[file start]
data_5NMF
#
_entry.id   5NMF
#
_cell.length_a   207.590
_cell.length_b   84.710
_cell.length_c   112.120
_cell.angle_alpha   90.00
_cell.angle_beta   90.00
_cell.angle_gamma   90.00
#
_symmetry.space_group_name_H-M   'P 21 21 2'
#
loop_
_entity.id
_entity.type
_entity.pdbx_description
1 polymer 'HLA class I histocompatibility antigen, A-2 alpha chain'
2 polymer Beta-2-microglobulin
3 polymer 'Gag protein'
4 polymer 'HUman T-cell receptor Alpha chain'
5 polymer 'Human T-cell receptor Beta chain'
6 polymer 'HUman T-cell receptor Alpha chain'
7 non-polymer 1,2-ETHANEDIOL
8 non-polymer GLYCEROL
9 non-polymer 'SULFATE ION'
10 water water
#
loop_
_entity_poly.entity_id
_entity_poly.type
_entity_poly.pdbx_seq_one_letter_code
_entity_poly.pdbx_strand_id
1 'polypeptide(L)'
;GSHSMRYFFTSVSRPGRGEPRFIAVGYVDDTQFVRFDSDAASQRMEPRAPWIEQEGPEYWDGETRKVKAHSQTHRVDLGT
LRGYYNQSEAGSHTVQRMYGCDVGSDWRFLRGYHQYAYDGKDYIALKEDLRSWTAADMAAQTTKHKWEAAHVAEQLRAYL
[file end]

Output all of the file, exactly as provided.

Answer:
data_5NMF
#
_entry.id   5NMF
#
_cell.length_a   207.590
_cell.length_b   84.710
_cell.length_c   112.120
_cell.angle_alpha   90.00
_cell.angle_beta   90.00
_cell.angle_gamma   90.00
#
_symmetry.space_group_name_H-M   'P 21 21 2'
#
loop_
_entity.id
_entity.type
_entity.pdbx_description
1 polymer 'HLA class I histocompatibility antigen, A-2 alpha chain'
2 polymer Beta-2-microglobulin
3 polymer 'Gag protein'
4 polymer 'HUman T-cell receptor Alpha chain'
5 polymer 'Human T-cell receptor Beta chain'
6 polymer 'HUman T-cell receptor Alpha chain'
7 non-polymer 1,2-ETHANEDIOL
8 non-polymer GLYCEROL
9 non-polymer 'SULFATE ION'
10 water water
#
loop_
_entity_poly.entity_id
_entity_poly.type
_entity_poly.pdbx_seq_one_letter_code
_entity_poly.pdbx_strand_id
1 'polypeptide(L)'
;GSHSMRYFFTSVSRPGRGEPRFIAVGYVDDTQFVRFDSDAASQRMEPRAPWIEQEGPEYWDGETRKVKAHSQTHRVDLGT
LRGYYNQSEAGSHTVQRMYGCDVGSDWRFLRGYHQYAYDGKDYIALKEDLRSWTAADMAAQTTKHKWEAAHVAEQLRAYL